The authors recognised the uncertainty surrounding the diagnosis. Separately, the authors add that diagnostic ultrasound may be a supportive tool for most sports injuries to the shoulder. Prevention: Various studies have described shoulder training protocols applied preventatively for overhead athletes. Results are mixed. Four studies included in the review found encouraging effect sizes with programs that aimed to increase glenohumeral rotation, external rotation, thoracic mobility, balance, scapular strength, upper extremity strength, and/or trunk strength. Three low-quality studies found no results from such programs. The authors remain positive toward prevention programs, noting that sport-specific design as well as optimal frequency, dose, and volume may play a crucial role in the varying effectiveness of such programs.

Treatment: Strengthening exercise alone, or in combination with manual therapies, showed a large effect in reducing shoulder pain. Manual treatment alone was associated with a small effect. Compared to no treatment, large effects were also seen with programs combining strengthening, stretching, ice packs, electrotherapy, and compression. Study Quality: For the general population, multiple, high-quality studies demonstrate the efficacy of exercise therapy.9 On the other hand, regarding research focused on the overhead athlete population, the authors graded the studies as very-low to moderate quality of evidence. There is a call for more research. However, the best evidence healthcare has associates exercise therapy with large effect sizes, even for this population of athletes with high demands on their shoulders.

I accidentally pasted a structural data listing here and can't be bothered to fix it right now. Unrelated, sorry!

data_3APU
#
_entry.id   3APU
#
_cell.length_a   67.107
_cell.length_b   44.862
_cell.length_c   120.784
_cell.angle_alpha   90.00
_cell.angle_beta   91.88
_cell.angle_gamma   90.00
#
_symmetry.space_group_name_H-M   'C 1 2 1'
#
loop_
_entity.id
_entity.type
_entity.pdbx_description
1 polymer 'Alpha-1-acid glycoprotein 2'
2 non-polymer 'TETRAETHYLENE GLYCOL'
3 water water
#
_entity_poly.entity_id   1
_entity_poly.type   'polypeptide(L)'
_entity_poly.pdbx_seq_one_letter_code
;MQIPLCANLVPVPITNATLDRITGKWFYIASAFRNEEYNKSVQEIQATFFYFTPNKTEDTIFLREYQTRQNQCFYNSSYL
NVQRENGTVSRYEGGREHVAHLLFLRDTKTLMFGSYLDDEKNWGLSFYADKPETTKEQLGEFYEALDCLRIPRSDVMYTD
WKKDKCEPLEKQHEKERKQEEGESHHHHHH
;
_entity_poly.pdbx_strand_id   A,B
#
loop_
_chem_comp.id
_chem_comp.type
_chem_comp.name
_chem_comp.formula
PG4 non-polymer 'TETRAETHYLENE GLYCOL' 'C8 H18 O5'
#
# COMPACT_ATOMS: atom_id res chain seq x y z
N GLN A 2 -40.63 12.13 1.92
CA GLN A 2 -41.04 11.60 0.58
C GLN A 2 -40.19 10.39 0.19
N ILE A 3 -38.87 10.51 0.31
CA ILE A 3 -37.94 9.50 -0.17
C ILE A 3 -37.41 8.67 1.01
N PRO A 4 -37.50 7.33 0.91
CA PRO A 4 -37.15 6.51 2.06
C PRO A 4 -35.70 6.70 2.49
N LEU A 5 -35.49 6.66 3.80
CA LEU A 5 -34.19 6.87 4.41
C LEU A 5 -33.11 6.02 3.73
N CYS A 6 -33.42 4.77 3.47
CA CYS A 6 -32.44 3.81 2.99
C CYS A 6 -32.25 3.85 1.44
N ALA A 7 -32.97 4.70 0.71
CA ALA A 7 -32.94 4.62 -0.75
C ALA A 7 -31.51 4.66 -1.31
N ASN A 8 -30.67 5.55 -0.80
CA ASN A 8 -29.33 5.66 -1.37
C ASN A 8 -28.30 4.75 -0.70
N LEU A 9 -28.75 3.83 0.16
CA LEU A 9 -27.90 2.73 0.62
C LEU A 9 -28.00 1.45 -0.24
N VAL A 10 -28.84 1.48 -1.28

1. Walker H, Gabbe B, Wajswelner H, Blanch P, Bennell K. Shoulder pain in swimmers: a 12-month prospective cohort study of incidence and risk factors. Physical Therapy in Sport. 2012 Nov 1;13(4):243-9.

2. Chase KI, Caine DJ, Goodwin BJ, Whitehead JR, Romanick MA. A prospective study of injury affecting competitive collegiate swimmers. Research in Sports Medicine. 2013 Apr 1;21(2):111-23.

3. Forthomme B, Wieczorek V, Frisch A, Crielaard JM, Croisier JL. Shoulder pain among high-level volleyball players and preseason features. Medicine and Science in Sports and Exercise. 2013 Oct 1;45(10):1852- 60.